We all know managers have a tremendous impact on the productivity and engagement of their teams. And we know that not everyone can manage people: Gallup says only 10 percent of people are natural managers and another 20 percent are coachable .
Upgrading the quality of your existing managers can seem like an arduous task, but one thing you can do right away is to hire new managers from Gallup’s 30 percent—the group of people who understand (or can learn) how to manage.
Ideally, you want candidates who are excellent communicators and who can keep their egos in perspective. You want managers who nurture and reward their teams and manage with empathy while being unafraid to have difficult discussions.
Asking the right questions during a job interview can help you identify talented managers by discovering how they see their roles. You will get a sense of their characters and their insecurities. Hearing specific examples from their previous positions can help you be confident you’re getting honest answers.
Here are ten interview questions that will help reveal management talent:
1. Tell me about your biggest employee success story.
This will show whether the candidate believes employee development is an important part of their job. Excellent candidates will have many stories about employees who were promoted, overcame an obstacle, or turned around a performance problem. If they can produce this kind of story, it means your candidate takes a personal interest in the development and accomplishments of their team members.
Follow up question: “What role did you play in their success?”
The candidate should be able to describe how they coached, supported, or promoted their team member, and you’ll know whether their support was genuine or if they credit themselves with the employee’s success.
2. Give me an example of a time when one of your employees made you proud.
When a candidate can talk about being proud of an employee, it’s likely they were genuinely invested in their success. Even if the story was about something personal rather than professional—charity work or overcoming a physical disability—you’ll know your candidate is engaged with their team members.
You’ll also see whether your candidate can set aside their own ego and genuinely feel pride in the accomplishments of others.
3. What do you think a manager can do to make sure their team respects them?
This will tell you whether your candidate understands respect is earned, that it doesn’t come with the position. The right answers here are about communication, honesty, integrity, and consistency, not about demanding respect or using intimidation to get it.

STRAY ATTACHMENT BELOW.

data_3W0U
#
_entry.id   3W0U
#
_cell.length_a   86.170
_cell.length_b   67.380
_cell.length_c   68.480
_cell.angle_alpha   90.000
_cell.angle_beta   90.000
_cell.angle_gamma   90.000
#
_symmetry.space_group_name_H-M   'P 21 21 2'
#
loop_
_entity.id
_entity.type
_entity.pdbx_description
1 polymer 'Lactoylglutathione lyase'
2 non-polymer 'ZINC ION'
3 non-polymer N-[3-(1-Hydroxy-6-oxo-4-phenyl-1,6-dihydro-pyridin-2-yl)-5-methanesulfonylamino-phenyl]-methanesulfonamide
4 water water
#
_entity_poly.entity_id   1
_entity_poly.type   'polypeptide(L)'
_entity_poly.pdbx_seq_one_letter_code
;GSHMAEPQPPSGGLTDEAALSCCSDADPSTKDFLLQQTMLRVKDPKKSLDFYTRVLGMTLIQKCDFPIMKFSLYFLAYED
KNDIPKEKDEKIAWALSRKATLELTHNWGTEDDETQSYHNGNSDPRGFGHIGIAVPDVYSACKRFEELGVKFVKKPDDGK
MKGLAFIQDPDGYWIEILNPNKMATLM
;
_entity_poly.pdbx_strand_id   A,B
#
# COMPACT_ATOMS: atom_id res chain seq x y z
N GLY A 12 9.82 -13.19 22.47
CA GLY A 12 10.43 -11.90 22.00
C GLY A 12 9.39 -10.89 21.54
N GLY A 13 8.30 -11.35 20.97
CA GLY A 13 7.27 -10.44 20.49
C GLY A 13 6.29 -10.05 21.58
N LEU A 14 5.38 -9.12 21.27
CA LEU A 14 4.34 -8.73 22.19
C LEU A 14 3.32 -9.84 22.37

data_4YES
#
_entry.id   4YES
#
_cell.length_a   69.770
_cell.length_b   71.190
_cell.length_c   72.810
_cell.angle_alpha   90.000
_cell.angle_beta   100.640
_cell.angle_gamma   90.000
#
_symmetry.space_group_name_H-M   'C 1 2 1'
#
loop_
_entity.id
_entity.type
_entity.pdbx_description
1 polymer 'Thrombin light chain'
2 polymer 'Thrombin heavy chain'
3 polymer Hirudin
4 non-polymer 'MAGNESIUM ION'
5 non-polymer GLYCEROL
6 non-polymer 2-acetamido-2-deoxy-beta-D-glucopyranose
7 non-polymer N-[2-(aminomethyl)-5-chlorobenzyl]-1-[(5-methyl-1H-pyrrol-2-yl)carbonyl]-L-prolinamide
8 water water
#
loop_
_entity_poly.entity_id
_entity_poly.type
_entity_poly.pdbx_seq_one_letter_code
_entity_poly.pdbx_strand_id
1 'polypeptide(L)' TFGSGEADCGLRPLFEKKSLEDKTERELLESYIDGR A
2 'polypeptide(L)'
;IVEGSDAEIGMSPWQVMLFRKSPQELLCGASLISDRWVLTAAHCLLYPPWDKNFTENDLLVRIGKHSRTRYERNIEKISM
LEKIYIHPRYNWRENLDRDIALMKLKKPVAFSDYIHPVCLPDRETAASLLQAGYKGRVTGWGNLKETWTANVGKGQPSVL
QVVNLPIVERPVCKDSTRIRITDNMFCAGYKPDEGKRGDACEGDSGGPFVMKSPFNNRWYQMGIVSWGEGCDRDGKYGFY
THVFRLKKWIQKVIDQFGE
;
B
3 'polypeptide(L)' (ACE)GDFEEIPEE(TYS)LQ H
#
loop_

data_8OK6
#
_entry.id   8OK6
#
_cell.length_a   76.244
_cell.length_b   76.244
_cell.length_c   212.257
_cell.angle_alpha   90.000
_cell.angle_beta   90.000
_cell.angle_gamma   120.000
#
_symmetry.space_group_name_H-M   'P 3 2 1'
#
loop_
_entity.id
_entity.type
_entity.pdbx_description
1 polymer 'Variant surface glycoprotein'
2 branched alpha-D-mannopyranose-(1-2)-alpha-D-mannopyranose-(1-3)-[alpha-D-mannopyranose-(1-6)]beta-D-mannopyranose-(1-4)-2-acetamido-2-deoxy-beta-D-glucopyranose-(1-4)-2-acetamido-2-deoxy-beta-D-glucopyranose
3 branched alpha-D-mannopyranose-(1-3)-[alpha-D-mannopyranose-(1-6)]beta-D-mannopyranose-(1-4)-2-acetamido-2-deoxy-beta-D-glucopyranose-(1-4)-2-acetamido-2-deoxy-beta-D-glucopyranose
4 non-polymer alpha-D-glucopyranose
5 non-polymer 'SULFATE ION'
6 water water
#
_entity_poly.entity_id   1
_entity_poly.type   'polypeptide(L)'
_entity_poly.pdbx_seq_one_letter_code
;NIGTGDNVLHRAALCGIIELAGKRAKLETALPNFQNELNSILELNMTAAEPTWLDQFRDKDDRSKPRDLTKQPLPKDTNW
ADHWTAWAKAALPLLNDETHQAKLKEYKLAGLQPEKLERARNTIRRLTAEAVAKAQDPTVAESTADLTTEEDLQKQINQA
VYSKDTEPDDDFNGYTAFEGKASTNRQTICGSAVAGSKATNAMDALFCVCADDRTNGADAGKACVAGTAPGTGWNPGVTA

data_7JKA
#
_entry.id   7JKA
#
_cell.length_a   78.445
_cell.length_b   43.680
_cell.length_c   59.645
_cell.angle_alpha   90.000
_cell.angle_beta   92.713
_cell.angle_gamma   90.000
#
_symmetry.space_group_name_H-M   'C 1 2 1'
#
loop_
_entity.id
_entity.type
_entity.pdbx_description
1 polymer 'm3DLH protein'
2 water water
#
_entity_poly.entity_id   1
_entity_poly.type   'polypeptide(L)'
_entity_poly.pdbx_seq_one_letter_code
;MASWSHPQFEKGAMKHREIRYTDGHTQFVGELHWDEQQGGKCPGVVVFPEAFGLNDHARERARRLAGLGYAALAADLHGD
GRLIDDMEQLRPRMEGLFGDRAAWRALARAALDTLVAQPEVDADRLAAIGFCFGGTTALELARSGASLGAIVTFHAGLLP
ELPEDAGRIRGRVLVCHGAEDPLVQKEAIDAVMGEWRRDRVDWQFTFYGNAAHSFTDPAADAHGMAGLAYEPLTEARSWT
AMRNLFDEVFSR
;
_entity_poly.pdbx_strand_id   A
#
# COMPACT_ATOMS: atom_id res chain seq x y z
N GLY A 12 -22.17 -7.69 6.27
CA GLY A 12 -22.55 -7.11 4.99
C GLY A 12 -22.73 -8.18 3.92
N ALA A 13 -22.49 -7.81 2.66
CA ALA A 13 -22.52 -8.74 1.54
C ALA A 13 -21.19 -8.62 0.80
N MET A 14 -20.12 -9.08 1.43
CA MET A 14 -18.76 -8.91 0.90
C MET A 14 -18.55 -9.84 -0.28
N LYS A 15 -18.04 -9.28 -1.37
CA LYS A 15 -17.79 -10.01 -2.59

4. What have you found to be the most effective way to reward your team members?
This question will tell you whether your candidate knows the importance of positive feedback. Ideally, they’ll talk about how they frequently use compliments to make employees feel valued and not focus only on occasional bonuses or perks.
5. How often do you have informal conversations with your direct reports about their performance, even if those conversations are brief and casual?
The right answer here is, “Often,” at least once a week or a few times a month. Ask for examples of how those conversations have gone when the feedback is positive versus negative. See if you can find evidence the candidate is a clear communicator and is supportive even when delivering constructive but critical feedback.
6. What steps do you take to bring a poor performer up to the standard of the rest of the team?
Good managerial candidates will talk about their attempts to communicate clearly, set goals and coach their employees through the process. Poor managers may jump right to disciplinary action.
In either case, this question will reveal whether the candidate realizes the importance of having team members at a consistent level. A follow-up question might be: “Would you say everyone on your team is at about the same level or is there a difference in skill and output from person to person?”
7. Has your boss ever congratulated one of your people for one of their accomplishments?
This may sound like you’re asking about the candidate’s boss, but you’re really trying to see if the candidate promotes their team. If the answer is, “No,” probe to see if the boss didn’t know about the team member’s accomplishments or if they knew but chose not to say anything.
8. In your experience, what’s the best way to deal with a bootlicker?
Experienced managers will know there are bootlickers on every team, and they will spot them and neutralize them by recognizing and not reacting to their behavior. The larger a manager’s ego, the harder it is for them to recognize bootlicking when they see it, so this question might help spot a self-absorbed candidate.
9. Tell me about a time when you turned around an adversarial employee.
This is a bit of a trick question—you want to hear about a turnaround that involved clear communication, collaboration, and support. Candidates who have attempted to befriend a difficult employee or who have fired or offloaded them may struggle with this one.
10. Tell me about your favorite boss—what were they like?
You’ll find out if this candidate recognizes leadership qualities and strives to adopt them. If necessary, follow up with, “What did they do that made you appreciate them so much?” and “What effect have they had on your management style?” Great management candidates will openly discuss their desire to learn and improve.
1. Gallup, “State of the American Manager,” 2015